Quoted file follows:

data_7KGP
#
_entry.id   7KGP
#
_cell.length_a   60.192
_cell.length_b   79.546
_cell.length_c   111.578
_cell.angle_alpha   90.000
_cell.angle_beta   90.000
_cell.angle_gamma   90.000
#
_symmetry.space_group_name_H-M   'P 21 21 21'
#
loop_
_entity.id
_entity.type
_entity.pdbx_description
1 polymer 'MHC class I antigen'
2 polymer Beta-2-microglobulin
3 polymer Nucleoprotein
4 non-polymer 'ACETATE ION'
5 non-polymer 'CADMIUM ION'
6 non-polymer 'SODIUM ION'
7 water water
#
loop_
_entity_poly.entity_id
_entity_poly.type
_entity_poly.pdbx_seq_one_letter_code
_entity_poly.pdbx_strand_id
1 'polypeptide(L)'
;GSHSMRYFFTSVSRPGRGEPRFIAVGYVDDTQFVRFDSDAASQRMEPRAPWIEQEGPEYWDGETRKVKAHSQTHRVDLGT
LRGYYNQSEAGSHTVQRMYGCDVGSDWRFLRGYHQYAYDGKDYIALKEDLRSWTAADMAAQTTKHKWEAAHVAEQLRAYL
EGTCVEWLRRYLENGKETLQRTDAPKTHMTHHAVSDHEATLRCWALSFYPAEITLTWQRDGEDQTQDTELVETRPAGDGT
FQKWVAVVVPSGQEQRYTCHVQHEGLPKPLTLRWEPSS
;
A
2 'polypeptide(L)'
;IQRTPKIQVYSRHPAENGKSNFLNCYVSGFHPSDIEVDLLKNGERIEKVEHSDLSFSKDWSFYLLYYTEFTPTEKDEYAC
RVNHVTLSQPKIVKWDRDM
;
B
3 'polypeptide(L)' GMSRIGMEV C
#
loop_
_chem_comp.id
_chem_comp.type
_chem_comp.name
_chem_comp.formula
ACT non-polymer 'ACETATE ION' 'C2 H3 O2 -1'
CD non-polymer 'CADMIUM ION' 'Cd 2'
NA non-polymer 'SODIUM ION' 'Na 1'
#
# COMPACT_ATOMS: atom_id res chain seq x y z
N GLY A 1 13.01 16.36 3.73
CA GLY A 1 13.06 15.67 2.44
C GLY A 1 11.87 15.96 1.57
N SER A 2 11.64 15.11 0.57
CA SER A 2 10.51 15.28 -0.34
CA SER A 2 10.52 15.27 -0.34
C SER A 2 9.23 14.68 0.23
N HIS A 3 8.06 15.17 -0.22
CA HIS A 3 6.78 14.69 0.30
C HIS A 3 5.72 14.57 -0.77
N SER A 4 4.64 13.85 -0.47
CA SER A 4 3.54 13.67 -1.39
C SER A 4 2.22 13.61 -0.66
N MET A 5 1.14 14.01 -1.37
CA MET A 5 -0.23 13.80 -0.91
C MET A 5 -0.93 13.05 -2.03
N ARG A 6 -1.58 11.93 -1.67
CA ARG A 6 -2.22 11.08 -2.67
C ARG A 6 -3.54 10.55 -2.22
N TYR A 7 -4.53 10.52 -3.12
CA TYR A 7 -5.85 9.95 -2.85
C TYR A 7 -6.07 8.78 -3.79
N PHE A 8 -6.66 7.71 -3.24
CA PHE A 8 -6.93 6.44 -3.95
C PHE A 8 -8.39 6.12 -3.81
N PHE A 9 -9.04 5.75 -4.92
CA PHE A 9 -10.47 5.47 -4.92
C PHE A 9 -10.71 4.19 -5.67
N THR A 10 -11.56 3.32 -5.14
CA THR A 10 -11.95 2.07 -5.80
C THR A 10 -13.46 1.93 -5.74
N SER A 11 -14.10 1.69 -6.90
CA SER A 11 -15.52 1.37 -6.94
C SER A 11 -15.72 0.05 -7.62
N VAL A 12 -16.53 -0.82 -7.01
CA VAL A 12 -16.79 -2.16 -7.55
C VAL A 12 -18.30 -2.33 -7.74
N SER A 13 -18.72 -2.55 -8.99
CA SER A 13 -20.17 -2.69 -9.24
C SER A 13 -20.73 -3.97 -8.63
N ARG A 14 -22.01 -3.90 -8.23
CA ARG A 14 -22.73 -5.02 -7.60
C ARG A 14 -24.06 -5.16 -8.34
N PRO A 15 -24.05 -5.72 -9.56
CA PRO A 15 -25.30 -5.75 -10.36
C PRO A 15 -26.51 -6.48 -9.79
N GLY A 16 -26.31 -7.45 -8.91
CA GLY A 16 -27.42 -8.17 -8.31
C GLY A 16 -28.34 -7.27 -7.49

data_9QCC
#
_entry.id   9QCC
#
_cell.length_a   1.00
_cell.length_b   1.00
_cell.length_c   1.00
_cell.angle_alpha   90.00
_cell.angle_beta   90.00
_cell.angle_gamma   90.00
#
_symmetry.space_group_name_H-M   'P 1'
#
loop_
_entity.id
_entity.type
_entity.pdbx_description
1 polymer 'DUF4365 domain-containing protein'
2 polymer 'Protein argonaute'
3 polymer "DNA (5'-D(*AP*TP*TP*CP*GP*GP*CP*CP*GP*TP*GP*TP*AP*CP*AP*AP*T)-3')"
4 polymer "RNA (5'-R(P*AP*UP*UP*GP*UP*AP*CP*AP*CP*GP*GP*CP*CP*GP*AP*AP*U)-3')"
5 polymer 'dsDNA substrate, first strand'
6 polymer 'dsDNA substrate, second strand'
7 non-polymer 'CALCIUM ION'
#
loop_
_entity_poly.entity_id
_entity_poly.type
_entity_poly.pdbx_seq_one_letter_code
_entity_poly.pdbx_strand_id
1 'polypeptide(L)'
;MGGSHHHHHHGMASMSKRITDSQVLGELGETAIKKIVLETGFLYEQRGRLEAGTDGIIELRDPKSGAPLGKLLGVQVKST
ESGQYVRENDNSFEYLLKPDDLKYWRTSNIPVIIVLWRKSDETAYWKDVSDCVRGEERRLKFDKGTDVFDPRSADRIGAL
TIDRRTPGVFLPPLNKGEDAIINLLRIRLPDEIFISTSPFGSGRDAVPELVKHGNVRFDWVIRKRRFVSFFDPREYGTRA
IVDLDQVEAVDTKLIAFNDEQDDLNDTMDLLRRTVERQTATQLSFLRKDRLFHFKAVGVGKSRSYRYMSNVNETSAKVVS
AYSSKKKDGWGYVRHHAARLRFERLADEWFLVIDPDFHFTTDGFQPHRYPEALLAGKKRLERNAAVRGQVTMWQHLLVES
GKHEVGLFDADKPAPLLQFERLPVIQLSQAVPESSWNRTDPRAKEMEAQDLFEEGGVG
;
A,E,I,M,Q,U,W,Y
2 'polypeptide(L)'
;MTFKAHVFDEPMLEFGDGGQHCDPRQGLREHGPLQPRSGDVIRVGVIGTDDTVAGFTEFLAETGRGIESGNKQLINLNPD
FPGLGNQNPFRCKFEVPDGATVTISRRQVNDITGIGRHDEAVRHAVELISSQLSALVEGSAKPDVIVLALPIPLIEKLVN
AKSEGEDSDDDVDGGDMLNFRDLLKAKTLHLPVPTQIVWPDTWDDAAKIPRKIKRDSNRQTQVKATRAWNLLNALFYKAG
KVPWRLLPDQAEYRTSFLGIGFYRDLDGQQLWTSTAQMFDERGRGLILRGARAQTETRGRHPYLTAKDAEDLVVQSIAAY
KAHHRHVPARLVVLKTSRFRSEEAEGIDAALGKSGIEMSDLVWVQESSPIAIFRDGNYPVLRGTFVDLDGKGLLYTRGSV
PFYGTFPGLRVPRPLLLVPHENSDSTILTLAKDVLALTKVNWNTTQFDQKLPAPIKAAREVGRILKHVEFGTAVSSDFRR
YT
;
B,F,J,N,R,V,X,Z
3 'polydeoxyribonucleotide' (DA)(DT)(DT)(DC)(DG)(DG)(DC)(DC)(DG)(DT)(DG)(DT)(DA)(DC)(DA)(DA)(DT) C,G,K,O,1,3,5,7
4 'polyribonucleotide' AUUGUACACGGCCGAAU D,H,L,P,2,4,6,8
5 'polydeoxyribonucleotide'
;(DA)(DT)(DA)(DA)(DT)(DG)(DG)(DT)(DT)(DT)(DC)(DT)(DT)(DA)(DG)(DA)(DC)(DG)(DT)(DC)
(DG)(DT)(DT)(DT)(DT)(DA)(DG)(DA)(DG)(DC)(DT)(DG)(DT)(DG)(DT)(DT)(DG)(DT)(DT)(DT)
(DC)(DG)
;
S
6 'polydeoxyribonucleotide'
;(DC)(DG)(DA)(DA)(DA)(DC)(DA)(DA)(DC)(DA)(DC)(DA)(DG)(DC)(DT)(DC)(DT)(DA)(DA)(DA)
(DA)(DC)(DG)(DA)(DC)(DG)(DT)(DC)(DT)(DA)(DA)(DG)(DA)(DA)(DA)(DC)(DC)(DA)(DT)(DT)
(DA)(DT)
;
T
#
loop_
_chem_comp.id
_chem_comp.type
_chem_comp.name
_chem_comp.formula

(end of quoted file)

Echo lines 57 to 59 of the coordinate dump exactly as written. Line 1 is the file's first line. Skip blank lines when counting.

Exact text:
C GLY A 1 11.87 15.96 1.57
N SER A 2 11.64 15.11 0.57
CA SER A 2 10.51 15.28 -0.34